Artist: Paul Dunmall

Date of Release: 23/09/2016

Catalogue no: SLAMCD 2101

Label: SLAM

Price: £9.99

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Track Listing









Paul Dunmall Quartet
Paul Dunmall saxophone, Howard Cottle saxophone,
Olie Brice bass, Tony Bianco drums.

Paul Dunmall’s trilogy* previously released on SLAM left no doubt of Dunmall’s dedication to Coltrane’s music. He writes:
‘Coltrane's music still has such a powerful impact on all musicians even today, 50 odd years later. I will certainly never tire of it. You can hear his influence all through “Underground Underground”’

This time the music is composed by Dunmall, inspired by Coltrane ~ specifically by the Coltrane classic album ‘Sunship’

*SLAMCD 290 ‘Thank You to John Coltrane’
SLAMCD 292 ‘Tribute to Coltrane’
SLAMCD 296 ‘Homage to Coltrane’




31/01/2017 Colin Green

Between 2011 and 2013, Paul Dunmall (tenor saxophone) and Tony Bianco (drums) recorded three albums as a testament to the inspirational playing, compositions and spirit of John Coltrane, all on the SLAM Productions label -- Thank You to John Coltrane, Tribute to Coltrane and Homage to John Coltrane. In 2015, Dunmall and Bianco were joined by Howard Cottle (tenor saxophone) and Olie Brice (double bass) in two performances which celebrated Coltrane’s Sun Ship (Impulse!, 1971), one of the last recordings of the Classic Quartet, from 1965, and an album which had a seminal impact on Dunmall in his youth. When it came to go into the studio however, rather than record another Coltrane tribute, he decided “to write some heads in the same vein as Sun Ship so we could still capture that intensity, and play with that Coltrane spirit, but make it our own thing”. Underground Underground -- all first takes – is the result.

In this setting, it’s usual to deploy saxophones of different registers for variety and to avoid the saxophonists treading on each other’s toes. Not so here. Rather than adjoining areas, the two tenors occupy the same space, and like Phaeton’s burning chariot, it makes for an exhilarating ride, “With flaming breath that all the heaven might hear them perfectly”.

The heads are often simple figures, such as the title track’s clarion call sounded out on overlapping saxes, and the ardent, jabbing phrases of ‘Sun Up’. As one would expect, the prevailing tone is ecstatic and jubilant, executed at a high-voltage pace, hectic yet never out of control, with Dunmall and Cottle animating phrases until they achieve a molten volatility. Over the whole album, they’re driven by and draw on the kinetic buoyancy of Bianco’s drums and Brice’s taut, gutsy bass. And when the saxophones do play together, it never feels cramped. In “Timberwolf’, the longest track, there’s a passage of jointly sustained virtuosity in which they embrace and blossom, taking the theme to the brink. There’s also intensity of a different kind. ‘Hear no Evil, Play no Evil’ is a ballad, whose yearning melody is beautifully set-off by Brice’s agile bass line. The solos have that Coltrane-esque mix of exaltation with tinges of remorse.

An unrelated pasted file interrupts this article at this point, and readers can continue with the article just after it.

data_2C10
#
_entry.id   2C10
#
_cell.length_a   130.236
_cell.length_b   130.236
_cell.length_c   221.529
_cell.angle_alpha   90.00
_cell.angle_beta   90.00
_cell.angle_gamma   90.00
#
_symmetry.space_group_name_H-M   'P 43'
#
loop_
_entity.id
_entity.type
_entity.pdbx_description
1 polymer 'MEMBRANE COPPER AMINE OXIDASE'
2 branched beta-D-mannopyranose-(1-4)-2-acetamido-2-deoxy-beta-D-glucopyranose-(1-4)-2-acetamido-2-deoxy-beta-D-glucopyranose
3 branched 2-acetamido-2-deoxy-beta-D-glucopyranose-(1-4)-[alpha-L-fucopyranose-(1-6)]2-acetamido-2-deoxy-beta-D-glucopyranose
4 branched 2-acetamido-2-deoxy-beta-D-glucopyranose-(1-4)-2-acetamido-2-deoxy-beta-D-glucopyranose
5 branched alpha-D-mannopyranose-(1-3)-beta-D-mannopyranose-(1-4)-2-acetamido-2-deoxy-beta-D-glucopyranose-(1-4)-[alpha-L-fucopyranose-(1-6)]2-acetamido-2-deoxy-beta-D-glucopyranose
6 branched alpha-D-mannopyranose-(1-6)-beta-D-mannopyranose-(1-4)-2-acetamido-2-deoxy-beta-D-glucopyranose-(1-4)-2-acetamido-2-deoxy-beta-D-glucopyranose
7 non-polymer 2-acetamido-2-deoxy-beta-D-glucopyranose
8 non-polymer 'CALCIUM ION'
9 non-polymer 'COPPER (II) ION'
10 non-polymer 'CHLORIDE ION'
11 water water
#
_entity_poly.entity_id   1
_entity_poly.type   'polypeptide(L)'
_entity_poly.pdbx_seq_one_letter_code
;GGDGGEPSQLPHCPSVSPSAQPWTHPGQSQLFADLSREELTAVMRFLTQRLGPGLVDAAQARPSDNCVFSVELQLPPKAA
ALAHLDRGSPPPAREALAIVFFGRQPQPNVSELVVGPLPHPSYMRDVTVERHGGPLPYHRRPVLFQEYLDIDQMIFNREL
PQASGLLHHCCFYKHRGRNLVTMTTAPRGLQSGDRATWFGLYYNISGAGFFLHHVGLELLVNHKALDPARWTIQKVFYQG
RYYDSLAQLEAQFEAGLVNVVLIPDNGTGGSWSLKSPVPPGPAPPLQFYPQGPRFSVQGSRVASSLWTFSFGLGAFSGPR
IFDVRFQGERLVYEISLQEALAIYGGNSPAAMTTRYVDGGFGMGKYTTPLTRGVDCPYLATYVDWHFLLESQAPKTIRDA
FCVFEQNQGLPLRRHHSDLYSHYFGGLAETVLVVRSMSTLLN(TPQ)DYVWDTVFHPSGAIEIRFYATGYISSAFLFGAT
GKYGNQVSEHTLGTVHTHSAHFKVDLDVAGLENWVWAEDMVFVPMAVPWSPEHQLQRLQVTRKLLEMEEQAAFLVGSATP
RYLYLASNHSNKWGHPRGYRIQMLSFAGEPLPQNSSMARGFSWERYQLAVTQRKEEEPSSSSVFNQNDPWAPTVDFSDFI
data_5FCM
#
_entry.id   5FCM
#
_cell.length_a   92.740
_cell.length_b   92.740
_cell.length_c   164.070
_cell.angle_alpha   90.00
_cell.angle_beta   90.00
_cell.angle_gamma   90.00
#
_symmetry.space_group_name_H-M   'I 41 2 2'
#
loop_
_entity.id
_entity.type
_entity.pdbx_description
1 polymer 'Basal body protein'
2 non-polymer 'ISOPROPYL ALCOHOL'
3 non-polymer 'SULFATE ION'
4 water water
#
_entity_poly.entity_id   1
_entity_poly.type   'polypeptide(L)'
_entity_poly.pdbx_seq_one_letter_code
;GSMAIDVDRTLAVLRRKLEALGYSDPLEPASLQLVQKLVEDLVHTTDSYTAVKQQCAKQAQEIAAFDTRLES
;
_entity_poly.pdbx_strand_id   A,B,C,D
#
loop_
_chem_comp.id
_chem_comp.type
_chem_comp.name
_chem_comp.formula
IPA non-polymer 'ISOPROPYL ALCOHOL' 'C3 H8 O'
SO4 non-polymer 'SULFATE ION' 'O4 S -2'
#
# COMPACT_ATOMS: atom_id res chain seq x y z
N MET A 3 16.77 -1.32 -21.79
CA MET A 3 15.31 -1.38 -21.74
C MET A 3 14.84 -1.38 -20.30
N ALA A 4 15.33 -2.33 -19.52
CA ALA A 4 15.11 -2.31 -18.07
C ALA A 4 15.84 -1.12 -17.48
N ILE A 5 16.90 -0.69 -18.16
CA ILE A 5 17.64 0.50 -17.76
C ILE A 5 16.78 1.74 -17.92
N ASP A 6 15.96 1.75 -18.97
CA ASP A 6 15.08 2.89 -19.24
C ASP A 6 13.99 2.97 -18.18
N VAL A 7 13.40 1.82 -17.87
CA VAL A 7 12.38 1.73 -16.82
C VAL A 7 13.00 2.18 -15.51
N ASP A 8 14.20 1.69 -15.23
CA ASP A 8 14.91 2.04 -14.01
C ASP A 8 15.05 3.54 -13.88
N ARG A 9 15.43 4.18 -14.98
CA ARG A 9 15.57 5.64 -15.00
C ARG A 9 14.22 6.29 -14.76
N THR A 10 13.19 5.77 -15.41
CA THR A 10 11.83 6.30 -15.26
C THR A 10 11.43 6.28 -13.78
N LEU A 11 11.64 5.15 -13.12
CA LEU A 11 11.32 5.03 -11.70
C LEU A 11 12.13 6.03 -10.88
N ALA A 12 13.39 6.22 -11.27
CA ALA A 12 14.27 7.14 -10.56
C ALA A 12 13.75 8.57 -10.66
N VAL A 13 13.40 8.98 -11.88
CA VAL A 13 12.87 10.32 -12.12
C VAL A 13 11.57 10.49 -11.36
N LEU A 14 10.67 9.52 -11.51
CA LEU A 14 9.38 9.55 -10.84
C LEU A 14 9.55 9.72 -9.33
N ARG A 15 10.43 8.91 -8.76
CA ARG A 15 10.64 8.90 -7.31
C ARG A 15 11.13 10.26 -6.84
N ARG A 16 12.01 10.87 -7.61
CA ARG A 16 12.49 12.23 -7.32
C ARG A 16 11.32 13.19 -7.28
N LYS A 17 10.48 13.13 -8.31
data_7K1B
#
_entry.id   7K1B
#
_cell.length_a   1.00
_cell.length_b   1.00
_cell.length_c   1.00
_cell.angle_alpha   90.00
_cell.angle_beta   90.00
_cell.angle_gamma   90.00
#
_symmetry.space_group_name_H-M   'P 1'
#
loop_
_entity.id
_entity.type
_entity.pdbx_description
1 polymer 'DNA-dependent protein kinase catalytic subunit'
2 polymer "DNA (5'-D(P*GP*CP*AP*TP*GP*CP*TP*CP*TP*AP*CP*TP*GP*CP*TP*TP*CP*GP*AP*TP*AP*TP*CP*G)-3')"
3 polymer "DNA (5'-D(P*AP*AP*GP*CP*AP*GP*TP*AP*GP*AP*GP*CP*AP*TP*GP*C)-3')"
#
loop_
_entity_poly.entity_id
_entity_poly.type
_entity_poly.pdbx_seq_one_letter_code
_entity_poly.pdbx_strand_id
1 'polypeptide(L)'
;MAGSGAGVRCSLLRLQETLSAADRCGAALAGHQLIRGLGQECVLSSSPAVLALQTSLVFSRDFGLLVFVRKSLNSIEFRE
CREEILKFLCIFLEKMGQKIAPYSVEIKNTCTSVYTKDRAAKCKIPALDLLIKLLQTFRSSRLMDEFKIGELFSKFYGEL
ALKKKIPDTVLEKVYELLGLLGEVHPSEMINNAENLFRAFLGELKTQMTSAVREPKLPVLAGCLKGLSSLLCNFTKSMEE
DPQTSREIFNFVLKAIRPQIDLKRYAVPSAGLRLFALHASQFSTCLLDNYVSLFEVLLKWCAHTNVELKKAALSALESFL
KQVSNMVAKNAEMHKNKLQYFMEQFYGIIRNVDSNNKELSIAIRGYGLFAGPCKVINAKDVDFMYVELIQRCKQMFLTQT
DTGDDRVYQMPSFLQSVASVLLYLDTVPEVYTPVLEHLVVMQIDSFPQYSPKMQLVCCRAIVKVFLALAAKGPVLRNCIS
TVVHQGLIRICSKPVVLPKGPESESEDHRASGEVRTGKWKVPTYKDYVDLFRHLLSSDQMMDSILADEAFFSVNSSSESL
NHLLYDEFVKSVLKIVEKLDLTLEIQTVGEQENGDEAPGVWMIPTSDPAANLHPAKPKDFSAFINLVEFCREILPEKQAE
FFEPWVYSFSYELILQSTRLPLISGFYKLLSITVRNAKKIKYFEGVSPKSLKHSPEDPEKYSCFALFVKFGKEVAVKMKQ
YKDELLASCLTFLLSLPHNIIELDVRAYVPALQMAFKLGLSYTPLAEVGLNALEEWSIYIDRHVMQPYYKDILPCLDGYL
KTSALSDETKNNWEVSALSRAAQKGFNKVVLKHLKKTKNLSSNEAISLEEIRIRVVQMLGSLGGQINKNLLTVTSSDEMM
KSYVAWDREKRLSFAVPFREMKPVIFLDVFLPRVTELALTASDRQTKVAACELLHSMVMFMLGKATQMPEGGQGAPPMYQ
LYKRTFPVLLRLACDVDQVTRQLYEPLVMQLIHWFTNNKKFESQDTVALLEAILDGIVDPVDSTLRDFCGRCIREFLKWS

‘Sacred Chant’ is the closing number, with Cottle and Bianco engaged in a fiery duet before, by way of contrast, a stately theme is introduced by Dunmall. The impassioned and the dignified continue in opposition until the whole band is sucked into the whirlpool, but the melody never completely goes away, and eventually is affirmed in noble unison, repeated until the fade.

Coltrane’s music-making was so rich that, even now, just when you think you’ve pinned him down, there’s something more to be found. This album is a fitting tribute to that inexhaustible body of work and the continuing inspiration it provides.
Colin Green http://www.freejazzblog.org/ 31/1 2017.


07/10/2016 Mike Hobart

Underground Slam CD2101.
Paul Dunmall, Howard Cottle (ts), Olie Brice (b) and Tony Bianco (d). Rec 21 July 2015